In a 1912 speech about William Poel's 1905 production of When Poel found that a child of fourteen was wanted, his critics exclaimed ' Ah—but she was an Italian child, and an Italian child of fourteen looks exactly the same as an English woman of forty-five.' William Poel did not believe it.
He said, ' I will get a child of fourteen,' and accordingly he performed [ One of the milestone English productions of the play took place at London's New Theatre in 1935.
The comedy in relies on bawdiness and innuendo, but until the 1960s many productions focused more on the tragedy and romance of the play.
The younger members of Leach’s cast are superb; it’s initially disconcerting to hear them wrestling with iambic pentameters but they pull it off, helped by a lively cast of adolescent extras.
Dan Parr’s Romeo and Tessa Parr’s Juliet look, speak and behave exactly like hormonally-charged teenagers, their love wholly credible.
John Gielgud directed and played Mercutio, Laurence Olivier played Romeo, Peggy Ashcroft played Juliet, and Edith Evans, the Nurse.
Olivier and Gielgud, each fascinated with both Romeo and Mercutio, switched roles after six weeks.
Many of the adults pale by comparison; Keiran Flynn’s Montague and Jack Lord’s Capulet both grumpy older blokes in dark suits, suggesting a pair of teachers attempting to rein in their unruly charges.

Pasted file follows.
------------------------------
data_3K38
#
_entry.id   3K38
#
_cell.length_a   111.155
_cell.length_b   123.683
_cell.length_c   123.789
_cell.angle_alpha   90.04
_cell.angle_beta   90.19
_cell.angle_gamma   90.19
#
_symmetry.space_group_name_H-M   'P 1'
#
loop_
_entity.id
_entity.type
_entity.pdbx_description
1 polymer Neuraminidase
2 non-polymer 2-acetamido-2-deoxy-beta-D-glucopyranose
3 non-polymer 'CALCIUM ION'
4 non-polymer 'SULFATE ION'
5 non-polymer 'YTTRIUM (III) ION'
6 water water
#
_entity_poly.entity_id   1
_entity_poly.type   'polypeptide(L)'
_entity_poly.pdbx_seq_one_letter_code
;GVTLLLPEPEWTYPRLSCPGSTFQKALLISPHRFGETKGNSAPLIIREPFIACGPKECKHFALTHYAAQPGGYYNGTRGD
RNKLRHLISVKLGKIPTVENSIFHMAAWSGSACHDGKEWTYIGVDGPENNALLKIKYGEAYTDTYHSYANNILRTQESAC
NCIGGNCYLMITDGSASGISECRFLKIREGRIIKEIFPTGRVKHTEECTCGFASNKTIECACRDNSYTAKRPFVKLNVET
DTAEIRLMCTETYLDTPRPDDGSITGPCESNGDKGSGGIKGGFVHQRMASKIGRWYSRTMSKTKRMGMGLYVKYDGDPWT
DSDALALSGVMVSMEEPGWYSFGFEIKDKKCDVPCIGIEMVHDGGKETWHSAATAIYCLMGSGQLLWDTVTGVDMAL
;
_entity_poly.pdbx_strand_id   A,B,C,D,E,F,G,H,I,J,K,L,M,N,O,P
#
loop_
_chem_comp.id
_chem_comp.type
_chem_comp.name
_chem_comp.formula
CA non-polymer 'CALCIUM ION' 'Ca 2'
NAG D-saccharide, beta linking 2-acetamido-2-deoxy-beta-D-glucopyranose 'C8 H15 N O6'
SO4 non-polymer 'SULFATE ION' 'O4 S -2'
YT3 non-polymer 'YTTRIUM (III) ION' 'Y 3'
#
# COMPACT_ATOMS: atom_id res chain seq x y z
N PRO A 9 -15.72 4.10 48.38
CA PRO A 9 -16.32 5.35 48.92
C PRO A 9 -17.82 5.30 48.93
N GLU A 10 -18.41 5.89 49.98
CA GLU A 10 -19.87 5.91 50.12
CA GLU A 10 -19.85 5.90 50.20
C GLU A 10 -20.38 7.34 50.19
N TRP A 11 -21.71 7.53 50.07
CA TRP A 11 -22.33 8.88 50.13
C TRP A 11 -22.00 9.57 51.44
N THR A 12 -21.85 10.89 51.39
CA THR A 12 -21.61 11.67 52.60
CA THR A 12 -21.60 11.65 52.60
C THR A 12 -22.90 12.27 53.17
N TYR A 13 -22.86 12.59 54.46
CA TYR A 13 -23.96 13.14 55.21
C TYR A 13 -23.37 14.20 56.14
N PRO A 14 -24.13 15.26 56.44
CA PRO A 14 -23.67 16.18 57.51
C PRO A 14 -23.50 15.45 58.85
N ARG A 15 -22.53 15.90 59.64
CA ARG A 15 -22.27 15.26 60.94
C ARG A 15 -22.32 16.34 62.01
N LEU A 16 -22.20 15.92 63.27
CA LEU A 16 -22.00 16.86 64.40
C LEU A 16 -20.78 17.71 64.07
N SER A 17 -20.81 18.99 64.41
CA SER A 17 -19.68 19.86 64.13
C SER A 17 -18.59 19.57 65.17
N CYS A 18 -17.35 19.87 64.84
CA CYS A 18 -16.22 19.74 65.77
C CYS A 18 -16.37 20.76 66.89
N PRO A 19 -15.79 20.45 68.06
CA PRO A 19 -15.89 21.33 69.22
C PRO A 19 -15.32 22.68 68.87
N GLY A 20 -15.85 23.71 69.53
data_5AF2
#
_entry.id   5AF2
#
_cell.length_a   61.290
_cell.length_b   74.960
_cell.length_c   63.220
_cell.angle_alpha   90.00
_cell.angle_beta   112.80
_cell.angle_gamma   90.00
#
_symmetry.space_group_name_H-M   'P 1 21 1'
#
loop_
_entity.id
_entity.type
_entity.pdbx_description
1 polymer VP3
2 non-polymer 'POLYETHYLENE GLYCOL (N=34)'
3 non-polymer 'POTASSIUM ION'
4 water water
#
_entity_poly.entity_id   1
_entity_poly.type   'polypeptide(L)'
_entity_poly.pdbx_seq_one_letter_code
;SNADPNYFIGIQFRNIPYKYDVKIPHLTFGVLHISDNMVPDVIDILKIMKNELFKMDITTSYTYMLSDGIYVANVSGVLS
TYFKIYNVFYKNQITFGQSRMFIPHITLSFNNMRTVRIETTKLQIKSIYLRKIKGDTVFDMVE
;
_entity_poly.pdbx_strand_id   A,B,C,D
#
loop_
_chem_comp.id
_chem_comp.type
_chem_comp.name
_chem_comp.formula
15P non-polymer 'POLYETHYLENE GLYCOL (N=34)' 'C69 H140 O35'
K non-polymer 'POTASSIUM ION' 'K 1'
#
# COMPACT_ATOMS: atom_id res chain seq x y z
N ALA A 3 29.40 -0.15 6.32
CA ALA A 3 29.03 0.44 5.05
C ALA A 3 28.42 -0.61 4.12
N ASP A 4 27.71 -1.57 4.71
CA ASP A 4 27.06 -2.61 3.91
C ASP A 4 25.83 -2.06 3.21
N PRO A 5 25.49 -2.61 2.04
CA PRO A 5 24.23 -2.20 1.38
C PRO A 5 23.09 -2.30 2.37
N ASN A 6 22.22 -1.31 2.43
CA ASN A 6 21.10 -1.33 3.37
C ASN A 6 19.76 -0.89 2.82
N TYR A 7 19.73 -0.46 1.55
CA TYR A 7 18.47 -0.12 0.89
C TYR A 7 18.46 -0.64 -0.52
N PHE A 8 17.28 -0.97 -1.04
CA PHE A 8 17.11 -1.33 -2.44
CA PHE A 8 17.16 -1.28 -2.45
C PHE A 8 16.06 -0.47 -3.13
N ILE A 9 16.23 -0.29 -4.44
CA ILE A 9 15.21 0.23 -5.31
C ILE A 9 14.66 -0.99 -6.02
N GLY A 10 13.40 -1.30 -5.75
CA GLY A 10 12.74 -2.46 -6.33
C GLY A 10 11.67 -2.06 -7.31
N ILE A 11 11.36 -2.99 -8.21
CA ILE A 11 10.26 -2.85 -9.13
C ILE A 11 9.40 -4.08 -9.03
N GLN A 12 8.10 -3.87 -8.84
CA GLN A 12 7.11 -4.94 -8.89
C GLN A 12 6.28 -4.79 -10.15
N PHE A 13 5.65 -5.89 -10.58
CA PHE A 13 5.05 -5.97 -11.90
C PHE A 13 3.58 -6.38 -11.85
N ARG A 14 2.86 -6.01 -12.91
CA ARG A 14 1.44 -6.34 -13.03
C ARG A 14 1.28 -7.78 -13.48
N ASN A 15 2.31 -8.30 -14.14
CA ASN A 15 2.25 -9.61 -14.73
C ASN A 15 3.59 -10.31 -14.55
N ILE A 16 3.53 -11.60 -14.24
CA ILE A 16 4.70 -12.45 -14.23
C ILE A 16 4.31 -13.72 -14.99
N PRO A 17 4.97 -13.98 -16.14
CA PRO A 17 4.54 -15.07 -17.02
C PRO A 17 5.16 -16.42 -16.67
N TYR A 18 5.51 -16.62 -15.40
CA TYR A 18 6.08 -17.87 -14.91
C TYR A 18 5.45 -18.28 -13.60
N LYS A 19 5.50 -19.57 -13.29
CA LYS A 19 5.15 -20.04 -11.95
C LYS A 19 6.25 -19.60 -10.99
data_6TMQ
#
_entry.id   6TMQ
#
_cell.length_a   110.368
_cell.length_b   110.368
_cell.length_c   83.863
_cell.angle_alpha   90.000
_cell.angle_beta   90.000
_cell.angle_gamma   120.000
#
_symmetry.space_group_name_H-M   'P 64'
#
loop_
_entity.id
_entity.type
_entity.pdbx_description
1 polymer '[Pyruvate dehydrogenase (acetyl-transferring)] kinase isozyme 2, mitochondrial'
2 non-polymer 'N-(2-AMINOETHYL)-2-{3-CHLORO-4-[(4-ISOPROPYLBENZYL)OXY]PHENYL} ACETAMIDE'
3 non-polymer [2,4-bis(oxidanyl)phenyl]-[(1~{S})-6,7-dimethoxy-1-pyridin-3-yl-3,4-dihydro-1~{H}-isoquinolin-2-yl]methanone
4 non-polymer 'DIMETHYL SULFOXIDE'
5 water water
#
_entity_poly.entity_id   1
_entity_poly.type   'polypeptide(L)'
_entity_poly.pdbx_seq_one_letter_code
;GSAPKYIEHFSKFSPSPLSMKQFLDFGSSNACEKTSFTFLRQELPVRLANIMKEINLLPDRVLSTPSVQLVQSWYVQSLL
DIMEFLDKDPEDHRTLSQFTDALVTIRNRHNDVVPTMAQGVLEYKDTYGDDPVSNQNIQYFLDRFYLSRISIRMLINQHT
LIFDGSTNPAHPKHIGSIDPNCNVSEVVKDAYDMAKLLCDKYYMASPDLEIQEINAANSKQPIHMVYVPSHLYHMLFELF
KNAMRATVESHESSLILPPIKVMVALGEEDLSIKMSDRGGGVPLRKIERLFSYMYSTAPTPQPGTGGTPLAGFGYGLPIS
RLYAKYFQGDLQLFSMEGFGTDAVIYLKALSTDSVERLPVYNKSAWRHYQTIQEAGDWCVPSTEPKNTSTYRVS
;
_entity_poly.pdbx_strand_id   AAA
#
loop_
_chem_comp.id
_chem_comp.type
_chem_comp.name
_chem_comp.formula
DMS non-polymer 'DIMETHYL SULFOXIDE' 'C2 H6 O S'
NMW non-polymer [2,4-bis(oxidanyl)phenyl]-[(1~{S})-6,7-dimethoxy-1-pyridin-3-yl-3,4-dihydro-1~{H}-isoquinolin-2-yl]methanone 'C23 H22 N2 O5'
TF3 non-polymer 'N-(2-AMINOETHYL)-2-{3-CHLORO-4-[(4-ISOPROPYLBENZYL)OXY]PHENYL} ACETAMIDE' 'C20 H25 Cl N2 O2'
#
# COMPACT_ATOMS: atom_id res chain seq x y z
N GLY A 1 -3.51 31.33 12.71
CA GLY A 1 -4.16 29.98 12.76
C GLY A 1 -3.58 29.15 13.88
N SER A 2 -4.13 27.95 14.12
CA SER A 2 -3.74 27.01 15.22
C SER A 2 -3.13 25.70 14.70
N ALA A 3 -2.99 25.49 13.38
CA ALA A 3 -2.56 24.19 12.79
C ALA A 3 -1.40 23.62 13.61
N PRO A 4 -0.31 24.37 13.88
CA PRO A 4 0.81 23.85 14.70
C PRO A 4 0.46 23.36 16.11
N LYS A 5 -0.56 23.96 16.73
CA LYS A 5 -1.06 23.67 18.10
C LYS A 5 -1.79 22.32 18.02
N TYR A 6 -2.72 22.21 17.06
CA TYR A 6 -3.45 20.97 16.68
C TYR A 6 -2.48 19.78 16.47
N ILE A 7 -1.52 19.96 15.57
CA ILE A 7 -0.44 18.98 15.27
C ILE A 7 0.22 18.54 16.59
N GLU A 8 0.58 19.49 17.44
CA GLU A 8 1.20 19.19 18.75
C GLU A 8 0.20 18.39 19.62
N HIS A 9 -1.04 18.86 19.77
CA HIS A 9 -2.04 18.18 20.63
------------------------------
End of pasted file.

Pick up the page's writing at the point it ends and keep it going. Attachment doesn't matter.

There’s a brief glimpse of the Capulet manor as a low-rent boxing gym – a lovely touch which is only seen once.Whether his dramas should be taken as plays or as literature has been disputed. Acted, or seen on the stage, they disclose things hidden to the reader.Read, they reveal what no actor or theater can convey. The first printed text of the play, which was published in 1597, stated that the play had been performed often, "with great applause." The presence of stage directions in this first printed script would suggest that it was written down from the memories of actors following a production; but the first written documentation of a performance comes from the 1662 diary of Samuel Pepys. Pepys disliked the play, it must have been well received by others, because another revival opened just a few years later.This version was directed by James Howard, who rewrote the ending of the play and kept the lovers alive.He also staged the original ending, and alternated the sad and happy endings from night to night so that audience members could see whichever they liked!But, overall, an involving, energetic update which takes risks and largely succeeds. For unlimited access to every article in its entirety, including our archive of more than 10,000 pieces, we're asking for £3.95 per month or £30 per year.